January 15, 2012

Hakimullah’s Loss Could Be TTP’s Gain

TTP deputy Wali-ur-Rehman lurks behind its chief, Hakimullah Mehsud

For the second time in as many years Hakimullah Mehsud has been reported dead at the tip of a Hellfire missile. Targeted by Predators on January 14th, 2010 after ordering a precision suicide bombing inside FOB Chapman, a CIA compound in Afghanistan's Khost province, Tehrik-i-Taliban Pakistan’s (TTP) chief would emerge four months later by taunting America. Now the CIA claims to have intercepted militants discussing the aftermath of January 12th’s drone strike near Miran Shah, the first since U.S. forces air-raided two Pakistani border camps.

"Six to seven TTP members were talking to each other through wireless radio in the conversations we heard, talking about Hakimullah Mehsud being hit by a drone when he was heading to a meeting at a spot near Miranshah," said one intelligence official.

Another official identified this spot as in Nawa Adda, a village in the Datta Khel area of North Waziristan. Datta Khel is roughly 20 miles northeast of Miran Shah.

TTP spokesman Asimullah Mehsud quickly denied that the insurgency has lost its head, standard procedure during the heat of speculation. Hakimullah’s main spokesman, Ehsanullah Ehsan, responded more colorfully by reasoning, "There is no truth in reports about his death. However, he is a human being and can die any time. He is a holy warrior and we will wish him martyrdom.” Ehsan’s bravado contains a large measure of truth for U.S. policymakers who presumably view Mehsud’s death as a small victory.

“We will continue jihad if Hakimullah is alive or dead,” he promises. “There are so many lions in this jungle and one lion will replace another one to continue this noble mission."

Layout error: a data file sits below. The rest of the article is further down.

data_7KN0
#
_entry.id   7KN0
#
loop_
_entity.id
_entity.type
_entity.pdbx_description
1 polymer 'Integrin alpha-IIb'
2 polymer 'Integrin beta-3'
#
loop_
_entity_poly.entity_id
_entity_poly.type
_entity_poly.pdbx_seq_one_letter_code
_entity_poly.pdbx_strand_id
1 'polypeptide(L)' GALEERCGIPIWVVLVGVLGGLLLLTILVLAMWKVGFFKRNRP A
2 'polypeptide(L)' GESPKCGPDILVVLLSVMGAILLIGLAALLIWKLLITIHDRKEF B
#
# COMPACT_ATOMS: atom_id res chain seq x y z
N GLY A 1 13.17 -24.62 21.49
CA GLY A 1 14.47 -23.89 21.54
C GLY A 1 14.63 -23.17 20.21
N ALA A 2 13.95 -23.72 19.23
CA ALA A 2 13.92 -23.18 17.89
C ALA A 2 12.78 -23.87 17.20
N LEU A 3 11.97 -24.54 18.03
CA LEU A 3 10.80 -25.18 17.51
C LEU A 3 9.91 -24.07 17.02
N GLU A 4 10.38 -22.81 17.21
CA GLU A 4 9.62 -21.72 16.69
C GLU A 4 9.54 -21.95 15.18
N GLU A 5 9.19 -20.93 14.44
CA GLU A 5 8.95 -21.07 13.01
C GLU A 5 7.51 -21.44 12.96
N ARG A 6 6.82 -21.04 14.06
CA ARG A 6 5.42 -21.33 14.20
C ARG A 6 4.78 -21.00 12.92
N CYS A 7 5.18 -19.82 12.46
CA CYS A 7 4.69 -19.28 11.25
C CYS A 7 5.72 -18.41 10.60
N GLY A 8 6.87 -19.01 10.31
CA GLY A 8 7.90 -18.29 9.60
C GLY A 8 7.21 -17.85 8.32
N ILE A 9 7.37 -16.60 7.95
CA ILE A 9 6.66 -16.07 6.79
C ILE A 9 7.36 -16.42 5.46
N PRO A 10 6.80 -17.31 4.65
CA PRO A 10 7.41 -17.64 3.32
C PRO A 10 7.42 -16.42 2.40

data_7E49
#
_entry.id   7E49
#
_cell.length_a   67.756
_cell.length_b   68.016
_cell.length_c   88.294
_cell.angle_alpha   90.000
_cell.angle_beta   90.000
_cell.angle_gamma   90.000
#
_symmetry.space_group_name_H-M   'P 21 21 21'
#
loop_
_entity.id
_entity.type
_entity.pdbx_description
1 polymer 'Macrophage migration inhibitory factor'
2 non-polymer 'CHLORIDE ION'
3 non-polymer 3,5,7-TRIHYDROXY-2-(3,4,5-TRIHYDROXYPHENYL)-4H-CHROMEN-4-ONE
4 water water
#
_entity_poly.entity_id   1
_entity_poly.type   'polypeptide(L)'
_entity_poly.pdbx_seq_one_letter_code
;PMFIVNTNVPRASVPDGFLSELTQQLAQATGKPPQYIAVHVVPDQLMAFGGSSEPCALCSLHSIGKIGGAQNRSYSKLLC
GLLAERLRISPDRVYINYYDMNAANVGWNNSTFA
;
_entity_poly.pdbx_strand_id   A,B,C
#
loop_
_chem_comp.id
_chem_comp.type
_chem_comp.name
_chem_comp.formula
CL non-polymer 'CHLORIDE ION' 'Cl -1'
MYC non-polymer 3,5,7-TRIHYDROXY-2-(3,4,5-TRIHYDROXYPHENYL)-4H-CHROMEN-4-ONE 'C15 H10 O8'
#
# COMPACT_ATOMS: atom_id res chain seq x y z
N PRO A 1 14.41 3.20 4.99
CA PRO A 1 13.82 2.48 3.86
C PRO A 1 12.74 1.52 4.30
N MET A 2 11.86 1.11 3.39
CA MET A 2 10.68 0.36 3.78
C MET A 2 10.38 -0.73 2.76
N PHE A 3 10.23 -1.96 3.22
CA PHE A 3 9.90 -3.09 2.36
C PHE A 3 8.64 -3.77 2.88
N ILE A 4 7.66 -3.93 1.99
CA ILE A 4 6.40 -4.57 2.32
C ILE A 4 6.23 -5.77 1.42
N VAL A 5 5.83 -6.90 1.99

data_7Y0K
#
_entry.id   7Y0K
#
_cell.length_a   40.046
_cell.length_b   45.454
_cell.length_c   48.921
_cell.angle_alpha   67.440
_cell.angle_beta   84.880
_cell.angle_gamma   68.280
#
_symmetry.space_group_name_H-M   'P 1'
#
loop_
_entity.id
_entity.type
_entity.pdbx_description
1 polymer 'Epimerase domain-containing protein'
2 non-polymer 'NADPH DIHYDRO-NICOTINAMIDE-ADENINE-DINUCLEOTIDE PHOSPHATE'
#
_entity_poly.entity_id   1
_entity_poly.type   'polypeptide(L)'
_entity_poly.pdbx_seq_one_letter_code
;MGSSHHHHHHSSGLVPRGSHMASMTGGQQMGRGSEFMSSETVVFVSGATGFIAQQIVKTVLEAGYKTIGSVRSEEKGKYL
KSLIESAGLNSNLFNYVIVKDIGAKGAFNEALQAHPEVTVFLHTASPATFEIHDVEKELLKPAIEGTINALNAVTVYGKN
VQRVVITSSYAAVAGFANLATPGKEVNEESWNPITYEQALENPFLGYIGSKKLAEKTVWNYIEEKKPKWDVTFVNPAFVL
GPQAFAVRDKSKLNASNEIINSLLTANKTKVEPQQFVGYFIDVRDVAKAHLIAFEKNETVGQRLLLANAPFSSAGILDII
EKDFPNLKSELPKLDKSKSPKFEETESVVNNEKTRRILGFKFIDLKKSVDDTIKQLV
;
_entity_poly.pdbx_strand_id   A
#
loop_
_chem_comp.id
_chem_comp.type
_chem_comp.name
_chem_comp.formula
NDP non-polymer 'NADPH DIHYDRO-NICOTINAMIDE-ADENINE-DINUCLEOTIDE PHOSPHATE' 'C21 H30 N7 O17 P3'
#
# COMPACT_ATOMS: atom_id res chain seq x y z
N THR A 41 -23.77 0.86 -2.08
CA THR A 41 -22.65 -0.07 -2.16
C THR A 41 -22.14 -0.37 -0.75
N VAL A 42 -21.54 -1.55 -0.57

Having reached the temporarily conclusion that low-level militants aren’t worth the political cost after Salala ridge, U.S. officials clearly knew who they had in their sights as the Predators swarmed above Miran Shah. Taking out Mehsud was personal, as the jihadi warlord battled Washington with the same mindset. After orchestrating the bombing at FOB Chapman through Jordanian double-agent Humam Khalil Abu-Mulal al-Balawi - and drawing a quick missile strike by boasting - Hakimullah proceeded to inspire Faisal Shahzad’s unsuccessful Times Square bombing. Beyond his status as an enemy of America, the Pentagon and CIA make a special point of killing those who style themselves as invincible.

Removing the TTP’s chief should also benefit Islamabad by eliminating the group’s most hostile personality, a move that could help stabilize U.S.-Pakistani relations.

Passing up a high-value target like Hakimullah is generally inadvisable, however his final dividends in Afghanistan appear to swing in the opposite direction. The TTP chief’s relative isolation within his own group suggests that he’s wanted dead. Although serving as deputy to former TTP leader Baitullah Mehsud, the young and brash Hakimullah antagonized TTP commanders by overseeing the group’s relative decline. Too many Pakistani institutions and civilians had been targeted by Mehsud, the TTP’s most fervent al-Qaeda ideologist, and his forces are increasingly coordinating with rogue splinter groups.

Pakistan’s military response resulted in a significant reduction in tribal support by displacing over 300,000 people from Waziristan.

Anticipating the internal demand for Hakimullah’s death is a safe bet; regional commanders Wali-ur-Rehman, Maulvi Nazir, Hafiz Gul Bahadur and Faqir Mohammed all want him expelled from the TTP’s hierarchy. Rehman in particular believes that he should lead the TTP as a loyal branch of the Afghan Taliban, and has campaigned for the job since Baitullah was killed by drone in August 2009. Bahadur (the commander in North Waziristan) removed himself from the TTP’s umbrella in protest of Hakimullah’s behavior - he doesn’t enjoy the “emir” riding around his own territory.

All of these figures (and elements in Pakistan’s ISI) want the TTP to devote its focus towards U.S. troops in Afghanistan, not Pakistani soldiers and civilians. Mehsud stands as a main block in the pipeline between Afghan and Pakistani Taliban.

Given that Hakimullah’s death remains conjecture, a more detailed account of the situation and the TTP’s reaction should await his confirmed demise. The strategic environment, though, is relatively basic. Removing Hakimullah would eliminate a dangerous disciple of al-Qaeda’s original core, potentially reducing the TTP’s campaign inside Pakistan. Replacing him with a “friendly” proxy - Rehman or Bahadur - should boost Islamabad’s leverage to minimize drone strikes and shift the TTP’s focus across the Durand Line.

A more daring strategy would allow Mehsud to walk while continuing to target his pro-Taliban deputies.


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